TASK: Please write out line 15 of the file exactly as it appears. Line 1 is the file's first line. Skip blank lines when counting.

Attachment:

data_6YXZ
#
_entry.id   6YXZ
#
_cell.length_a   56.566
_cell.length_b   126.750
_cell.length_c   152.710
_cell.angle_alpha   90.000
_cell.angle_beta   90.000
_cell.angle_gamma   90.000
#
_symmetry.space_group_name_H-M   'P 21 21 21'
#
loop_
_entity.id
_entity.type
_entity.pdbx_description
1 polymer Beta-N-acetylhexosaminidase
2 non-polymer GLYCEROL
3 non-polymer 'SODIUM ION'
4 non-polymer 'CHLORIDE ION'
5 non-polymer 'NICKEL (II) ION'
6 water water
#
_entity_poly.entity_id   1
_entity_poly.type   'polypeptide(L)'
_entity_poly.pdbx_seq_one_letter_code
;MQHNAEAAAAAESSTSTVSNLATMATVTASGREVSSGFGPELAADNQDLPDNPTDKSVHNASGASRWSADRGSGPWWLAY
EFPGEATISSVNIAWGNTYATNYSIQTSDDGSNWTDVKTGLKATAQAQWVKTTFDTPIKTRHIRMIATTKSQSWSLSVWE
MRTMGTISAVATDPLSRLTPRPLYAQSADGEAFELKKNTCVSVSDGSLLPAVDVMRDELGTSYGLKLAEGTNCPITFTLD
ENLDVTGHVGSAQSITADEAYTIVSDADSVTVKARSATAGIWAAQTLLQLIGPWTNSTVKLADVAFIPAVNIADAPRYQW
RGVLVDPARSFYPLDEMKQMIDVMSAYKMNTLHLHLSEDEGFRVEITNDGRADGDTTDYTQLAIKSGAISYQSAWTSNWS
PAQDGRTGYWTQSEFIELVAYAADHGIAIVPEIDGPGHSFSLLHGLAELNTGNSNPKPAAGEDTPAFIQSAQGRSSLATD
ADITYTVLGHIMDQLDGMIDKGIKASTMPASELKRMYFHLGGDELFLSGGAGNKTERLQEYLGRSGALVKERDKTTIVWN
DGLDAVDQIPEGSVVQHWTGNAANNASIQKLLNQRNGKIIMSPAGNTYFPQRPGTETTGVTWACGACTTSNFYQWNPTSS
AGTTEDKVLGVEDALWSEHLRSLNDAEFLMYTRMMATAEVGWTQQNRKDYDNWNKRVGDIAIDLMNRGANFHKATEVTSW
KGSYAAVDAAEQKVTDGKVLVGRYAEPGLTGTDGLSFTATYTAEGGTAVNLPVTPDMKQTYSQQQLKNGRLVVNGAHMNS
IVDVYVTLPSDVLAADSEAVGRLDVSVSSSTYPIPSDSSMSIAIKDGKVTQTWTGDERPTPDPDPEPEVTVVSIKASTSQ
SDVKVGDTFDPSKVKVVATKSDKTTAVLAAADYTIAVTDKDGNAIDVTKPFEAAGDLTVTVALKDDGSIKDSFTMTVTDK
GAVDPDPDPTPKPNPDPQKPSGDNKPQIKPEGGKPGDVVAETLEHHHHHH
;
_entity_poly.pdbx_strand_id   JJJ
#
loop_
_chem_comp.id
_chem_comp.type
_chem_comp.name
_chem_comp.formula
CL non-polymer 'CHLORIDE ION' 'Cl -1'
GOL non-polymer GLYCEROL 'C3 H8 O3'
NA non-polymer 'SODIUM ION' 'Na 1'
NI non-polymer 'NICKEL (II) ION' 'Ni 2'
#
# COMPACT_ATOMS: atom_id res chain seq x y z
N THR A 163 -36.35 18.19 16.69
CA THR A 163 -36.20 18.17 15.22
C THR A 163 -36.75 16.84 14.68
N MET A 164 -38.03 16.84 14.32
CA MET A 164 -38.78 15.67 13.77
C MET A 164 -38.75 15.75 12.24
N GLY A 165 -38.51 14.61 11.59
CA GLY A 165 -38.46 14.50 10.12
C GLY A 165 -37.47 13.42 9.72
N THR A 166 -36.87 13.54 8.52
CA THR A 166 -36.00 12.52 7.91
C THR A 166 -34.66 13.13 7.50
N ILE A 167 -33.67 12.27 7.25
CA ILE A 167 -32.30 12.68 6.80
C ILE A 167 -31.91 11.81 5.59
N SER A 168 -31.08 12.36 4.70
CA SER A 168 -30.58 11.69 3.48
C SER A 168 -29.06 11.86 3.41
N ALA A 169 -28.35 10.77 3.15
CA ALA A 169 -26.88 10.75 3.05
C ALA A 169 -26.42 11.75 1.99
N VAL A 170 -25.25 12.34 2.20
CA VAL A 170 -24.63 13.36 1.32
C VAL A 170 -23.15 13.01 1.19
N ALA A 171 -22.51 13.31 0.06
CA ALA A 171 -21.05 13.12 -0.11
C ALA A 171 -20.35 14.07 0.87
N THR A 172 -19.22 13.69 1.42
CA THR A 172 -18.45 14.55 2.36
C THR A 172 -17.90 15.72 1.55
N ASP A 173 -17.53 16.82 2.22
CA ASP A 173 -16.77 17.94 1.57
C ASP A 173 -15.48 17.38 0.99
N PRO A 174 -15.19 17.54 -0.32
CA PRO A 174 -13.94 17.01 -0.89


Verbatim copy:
_entity.id